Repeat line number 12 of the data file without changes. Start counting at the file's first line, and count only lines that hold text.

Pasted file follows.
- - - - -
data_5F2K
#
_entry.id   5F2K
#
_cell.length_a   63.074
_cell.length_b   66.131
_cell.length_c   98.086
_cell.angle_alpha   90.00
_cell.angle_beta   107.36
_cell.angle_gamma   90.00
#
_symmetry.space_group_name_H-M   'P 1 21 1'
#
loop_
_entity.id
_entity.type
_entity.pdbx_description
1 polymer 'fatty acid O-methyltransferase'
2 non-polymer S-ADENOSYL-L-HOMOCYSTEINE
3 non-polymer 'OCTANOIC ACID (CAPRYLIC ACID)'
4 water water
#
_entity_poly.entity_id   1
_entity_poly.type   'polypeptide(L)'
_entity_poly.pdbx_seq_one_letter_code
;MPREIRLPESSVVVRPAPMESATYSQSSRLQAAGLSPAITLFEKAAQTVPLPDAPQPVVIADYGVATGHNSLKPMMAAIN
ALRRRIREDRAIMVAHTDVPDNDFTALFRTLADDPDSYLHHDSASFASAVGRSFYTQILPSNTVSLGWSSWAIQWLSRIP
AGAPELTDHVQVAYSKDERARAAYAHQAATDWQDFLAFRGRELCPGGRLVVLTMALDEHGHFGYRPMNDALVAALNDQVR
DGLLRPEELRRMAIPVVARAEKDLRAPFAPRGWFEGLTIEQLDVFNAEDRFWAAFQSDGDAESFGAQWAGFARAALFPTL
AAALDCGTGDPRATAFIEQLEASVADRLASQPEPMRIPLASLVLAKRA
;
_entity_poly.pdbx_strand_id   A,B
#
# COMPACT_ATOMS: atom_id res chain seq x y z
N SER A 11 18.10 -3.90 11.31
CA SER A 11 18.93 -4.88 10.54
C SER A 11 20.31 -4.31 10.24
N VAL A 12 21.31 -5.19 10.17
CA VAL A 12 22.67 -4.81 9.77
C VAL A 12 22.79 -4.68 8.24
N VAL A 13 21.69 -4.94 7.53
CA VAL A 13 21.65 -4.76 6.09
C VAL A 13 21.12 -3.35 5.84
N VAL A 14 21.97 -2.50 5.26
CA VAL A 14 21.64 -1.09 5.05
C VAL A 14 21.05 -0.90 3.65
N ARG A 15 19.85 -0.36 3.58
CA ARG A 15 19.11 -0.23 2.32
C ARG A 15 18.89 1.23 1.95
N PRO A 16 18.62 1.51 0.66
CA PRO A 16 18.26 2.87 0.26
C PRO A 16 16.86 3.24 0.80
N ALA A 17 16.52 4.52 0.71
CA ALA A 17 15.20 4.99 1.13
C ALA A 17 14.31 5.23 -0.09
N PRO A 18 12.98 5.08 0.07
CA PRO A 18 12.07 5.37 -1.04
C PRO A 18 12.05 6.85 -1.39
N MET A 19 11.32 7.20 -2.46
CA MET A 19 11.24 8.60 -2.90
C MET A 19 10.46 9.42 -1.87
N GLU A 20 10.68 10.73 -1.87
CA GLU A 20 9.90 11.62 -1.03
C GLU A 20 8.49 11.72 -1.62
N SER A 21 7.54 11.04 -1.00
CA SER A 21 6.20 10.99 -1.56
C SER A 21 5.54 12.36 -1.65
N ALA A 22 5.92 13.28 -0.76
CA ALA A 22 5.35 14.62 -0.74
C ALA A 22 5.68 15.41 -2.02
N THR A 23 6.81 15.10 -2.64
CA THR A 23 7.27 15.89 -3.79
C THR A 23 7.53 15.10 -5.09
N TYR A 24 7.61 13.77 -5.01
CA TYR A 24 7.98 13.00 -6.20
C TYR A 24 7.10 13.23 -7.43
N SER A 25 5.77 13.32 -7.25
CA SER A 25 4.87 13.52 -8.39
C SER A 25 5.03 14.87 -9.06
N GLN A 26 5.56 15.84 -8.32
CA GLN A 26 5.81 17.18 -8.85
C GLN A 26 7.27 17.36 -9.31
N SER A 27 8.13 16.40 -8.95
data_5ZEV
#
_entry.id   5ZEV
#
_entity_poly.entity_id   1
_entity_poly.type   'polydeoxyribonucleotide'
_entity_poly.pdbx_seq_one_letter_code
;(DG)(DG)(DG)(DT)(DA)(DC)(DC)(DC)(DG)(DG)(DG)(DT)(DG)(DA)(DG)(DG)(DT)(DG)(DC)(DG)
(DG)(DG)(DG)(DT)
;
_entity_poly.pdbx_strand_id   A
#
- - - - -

_symmetry.space_group_name_H-M   'P 1 21 1'